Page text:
Peter Jones suggests some possible explanations for discovering Diarrhoea in Deer.

Charming subject this one!

I had a telephone call from a regular client of mine this morning who lucky for him had found himself a nice plot of land and had culled his first Roe Doe from it.

So why the call? Well not just to gloat about the land but instead to query the obvious diarrhoea from which the now expired Roe deer had been suffering.

Deer are ruminants and are usually highly selective about their diet tending to favour new growth including buds, leaves and the tips of new shoots. Amongst favoured foods is new coppice growth, Ivy and Brambles. They will however when pressed for food extend their diet to other less nutritious food sources including fruit, cereal crops and even heather.

Pressured still further and they are able to consume small quantities of semi poisonous plants such as Yew or Laurel however in larger quantities this can lead to ill effects. As with humans there are many causes of Diarrhea and symptoms may also betray the presence of a virus.  

Other explanations I have heard relate to frozen vegetation which when consumed by the deer breaks down more readily in the gut and upsets the pH balance in the digestive system. This would certainly fit with the recent snow fall and freezing conditions that we have had.  

I have myself this year also found a number of Roe to be suffering from Diarrhea. Personally if I were to hazard a guess why this is the case I would have to speculate that it is to do with the unusually wet weather that we have experienced. Continual feeding on frozen and sodden vegetation must have an effect on the deer's digestive system. Try eating some soggy wet salad yourself for any prolonged period and I think you'll soon believe me!!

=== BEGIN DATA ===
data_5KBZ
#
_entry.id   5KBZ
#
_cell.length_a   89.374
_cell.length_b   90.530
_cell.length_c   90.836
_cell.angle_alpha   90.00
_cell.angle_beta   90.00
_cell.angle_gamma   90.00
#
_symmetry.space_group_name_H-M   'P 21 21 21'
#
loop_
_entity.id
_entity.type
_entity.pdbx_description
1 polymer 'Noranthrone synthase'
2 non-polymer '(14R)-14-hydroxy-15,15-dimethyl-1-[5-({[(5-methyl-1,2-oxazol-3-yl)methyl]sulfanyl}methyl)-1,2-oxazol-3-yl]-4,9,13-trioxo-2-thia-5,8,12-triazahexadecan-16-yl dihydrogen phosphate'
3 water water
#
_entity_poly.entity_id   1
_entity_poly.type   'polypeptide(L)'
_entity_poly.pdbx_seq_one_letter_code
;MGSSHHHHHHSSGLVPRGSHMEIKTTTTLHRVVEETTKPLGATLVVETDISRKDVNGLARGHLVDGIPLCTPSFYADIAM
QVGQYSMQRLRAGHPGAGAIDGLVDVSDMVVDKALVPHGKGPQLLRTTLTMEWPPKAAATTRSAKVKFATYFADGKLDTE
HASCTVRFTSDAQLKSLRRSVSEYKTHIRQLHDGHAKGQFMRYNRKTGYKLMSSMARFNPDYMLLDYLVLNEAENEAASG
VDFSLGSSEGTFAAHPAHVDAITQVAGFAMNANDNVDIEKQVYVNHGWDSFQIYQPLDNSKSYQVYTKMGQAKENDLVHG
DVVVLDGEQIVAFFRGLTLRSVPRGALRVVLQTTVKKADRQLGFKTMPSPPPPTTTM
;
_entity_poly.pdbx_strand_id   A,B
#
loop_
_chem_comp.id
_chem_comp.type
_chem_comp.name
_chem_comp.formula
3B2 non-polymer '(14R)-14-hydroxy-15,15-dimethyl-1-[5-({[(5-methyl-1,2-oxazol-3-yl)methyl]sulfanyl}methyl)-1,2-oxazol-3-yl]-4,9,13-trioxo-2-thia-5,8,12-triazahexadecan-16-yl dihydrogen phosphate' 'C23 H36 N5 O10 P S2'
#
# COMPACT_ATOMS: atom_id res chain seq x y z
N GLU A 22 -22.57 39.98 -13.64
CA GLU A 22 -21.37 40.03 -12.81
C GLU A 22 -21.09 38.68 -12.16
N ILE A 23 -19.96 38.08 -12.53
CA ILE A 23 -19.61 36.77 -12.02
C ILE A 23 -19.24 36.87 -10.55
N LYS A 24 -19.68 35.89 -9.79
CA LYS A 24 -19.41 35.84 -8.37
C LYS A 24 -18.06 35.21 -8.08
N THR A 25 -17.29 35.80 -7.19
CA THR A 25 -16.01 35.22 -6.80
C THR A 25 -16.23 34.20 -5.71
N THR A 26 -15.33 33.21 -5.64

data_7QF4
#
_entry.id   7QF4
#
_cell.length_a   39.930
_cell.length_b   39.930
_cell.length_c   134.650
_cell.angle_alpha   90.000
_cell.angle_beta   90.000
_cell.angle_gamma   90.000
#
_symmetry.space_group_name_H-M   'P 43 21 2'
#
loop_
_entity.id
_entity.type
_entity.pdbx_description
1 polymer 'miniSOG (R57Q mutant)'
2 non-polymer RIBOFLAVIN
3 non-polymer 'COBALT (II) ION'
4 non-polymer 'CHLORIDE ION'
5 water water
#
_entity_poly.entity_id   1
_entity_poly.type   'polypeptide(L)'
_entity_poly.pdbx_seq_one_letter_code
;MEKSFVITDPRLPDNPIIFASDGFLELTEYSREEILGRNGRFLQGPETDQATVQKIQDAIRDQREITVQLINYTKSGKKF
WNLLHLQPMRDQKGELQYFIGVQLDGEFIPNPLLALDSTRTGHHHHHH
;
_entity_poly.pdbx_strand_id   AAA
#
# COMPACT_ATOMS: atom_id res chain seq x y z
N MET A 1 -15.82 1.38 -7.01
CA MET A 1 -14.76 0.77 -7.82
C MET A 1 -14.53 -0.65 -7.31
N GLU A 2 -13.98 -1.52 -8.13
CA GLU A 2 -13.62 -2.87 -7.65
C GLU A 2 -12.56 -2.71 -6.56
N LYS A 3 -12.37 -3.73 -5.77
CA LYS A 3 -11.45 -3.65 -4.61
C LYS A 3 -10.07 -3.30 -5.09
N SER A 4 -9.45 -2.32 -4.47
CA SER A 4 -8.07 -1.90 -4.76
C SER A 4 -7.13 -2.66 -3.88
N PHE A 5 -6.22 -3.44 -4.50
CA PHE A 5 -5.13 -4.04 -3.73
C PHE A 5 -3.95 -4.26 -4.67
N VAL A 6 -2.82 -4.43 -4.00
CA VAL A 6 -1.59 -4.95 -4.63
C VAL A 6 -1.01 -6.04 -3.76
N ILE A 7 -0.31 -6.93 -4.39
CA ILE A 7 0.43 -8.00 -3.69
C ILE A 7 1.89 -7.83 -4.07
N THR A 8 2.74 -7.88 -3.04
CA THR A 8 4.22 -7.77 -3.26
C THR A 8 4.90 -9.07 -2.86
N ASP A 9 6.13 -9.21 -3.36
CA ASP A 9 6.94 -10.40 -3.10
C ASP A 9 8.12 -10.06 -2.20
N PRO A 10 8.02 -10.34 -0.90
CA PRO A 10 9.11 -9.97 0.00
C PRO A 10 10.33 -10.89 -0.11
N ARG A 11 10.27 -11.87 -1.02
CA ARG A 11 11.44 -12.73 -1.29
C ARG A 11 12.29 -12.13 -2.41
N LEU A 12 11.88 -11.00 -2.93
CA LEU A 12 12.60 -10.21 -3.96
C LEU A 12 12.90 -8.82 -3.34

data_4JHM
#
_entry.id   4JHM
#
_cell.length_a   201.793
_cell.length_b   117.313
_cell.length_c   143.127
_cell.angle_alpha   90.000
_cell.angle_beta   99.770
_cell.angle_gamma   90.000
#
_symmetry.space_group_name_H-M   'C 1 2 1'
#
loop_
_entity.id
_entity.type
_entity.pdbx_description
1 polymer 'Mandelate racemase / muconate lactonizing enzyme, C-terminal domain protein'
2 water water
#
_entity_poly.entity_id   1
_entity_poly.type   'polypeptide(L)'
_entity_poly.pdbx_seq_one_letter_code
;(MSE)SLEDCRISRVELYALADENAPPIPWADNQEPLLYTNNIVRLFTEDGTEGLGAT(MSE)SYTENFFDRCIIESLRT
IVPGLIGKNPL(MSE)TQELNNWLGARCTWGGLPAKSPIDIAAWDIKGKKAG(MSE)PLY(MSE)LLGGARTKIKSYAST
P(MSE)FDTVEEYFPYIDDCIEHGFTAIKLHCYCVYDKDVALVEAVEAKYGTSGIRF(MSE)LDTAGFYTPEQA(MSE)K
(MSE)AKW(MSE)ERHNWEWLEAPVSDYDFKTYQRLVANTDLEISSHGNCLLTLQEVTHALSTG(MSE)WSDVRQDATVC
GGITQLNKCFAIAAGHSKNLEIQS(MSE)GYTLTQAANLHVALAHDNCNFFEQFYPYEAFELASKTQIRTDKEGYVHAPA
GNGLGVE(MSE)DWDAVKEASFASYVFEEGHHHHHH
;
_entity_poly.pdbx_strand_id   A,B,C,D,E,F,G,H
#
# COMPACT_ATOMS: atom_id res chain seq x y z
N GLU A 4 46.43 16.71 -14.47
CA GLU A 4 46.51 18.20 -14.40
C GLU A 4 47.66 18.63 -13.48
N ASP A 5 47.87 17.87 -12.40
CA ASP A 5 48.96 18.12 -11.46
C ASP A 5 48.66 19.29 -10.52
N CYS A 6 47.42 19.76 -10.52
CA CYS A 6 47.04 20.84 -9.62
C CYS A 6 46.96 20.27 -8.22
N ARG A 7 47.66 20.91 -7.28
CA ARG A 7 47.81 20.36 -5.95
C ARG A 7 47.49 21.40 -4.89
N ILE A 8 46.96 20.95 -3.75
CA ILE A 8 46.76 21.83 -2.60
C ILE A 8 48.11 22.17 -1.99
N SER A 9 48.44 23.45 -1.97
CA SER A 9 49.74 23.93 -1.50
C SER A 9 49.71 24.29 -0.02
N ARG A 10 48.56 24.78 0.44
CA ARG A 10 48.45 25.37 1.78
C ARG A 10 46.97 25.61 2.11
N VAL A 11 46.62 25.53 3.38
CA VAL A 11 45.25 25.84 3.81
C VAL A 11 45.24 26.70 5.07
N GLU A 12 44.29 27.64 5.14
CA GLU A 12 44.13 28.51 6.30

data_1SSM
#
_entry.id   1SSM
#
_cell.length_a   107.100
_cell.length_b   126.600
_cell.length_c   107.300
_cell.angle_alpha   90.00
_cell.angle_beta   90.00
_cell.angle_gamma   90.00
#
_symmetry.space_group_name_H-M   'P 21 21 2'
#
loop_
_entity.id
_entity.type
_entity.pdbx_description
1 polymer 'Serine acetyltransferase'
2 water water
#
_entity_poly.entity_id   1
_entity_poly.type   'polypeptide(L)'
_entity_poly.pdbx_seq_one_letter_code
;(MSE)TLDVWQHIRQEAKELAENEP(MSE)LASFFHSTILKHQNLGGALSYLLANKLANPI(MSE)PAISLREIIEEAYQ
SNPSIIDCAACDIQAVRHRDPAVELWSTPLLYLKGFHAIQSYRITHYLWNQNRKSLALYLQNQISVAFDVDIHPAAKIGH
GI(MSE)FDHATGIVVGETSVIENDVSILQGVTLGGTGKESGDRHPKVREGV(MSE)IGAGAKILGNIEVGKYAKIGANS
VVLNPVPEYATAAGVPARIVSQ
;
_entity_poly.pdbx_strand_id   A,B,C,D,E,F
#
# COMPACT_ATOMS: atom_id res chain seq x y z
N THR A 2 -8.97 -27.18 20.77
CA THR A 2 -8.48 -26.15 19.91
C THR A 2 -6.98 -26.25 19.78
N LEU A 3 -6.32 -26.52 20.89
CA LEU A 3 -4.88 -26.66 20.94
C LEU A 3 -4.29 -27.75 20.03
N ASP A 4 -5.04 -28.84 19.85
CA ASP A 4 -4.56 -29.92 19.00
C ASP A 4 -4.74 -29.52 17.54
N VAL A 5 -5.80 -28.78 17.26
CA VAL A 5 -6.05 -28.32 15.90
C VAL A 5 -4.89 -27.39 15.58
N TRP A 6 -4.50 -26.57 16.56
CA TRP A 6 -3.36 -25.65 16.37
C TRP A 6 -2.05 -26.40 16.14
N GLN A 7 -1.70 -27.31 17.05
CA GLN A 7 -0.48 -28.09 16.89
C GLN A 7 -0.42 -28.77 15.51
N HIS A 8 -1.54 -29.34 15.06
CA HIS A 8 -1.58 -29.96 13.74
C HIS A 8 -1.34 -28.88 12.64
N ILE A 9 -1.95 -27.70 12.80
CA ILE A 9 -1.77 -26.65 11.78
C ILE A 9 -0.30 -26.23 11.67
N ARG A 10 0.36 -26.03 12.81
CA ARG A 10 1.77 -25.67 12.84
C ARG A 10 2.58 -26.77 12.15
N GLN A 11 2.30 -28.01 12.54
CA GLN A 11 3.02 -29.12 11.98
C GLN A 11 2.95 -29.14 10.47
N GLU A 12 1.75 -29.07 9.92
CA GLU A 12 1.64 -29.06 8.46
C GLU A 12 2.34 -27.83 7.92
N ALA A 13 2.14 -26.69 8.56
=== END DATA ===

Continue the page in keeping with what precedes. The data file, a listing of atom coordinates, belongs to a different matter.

I could be wrong about this but it would seem to make sense to me and fit with my experience. What is important however is that with any animal that we have culled and wish to enter into the food chain it is crucial as deer stalkers that any unusual observations be investigated further. If you are unsure about a deer's condition then it is prudent to be extra vigilant with your carcass inspection. If you remain concerned then you have an obligation to seek assistance from the Animal Health Divisional Office or from a qualified Vet. 



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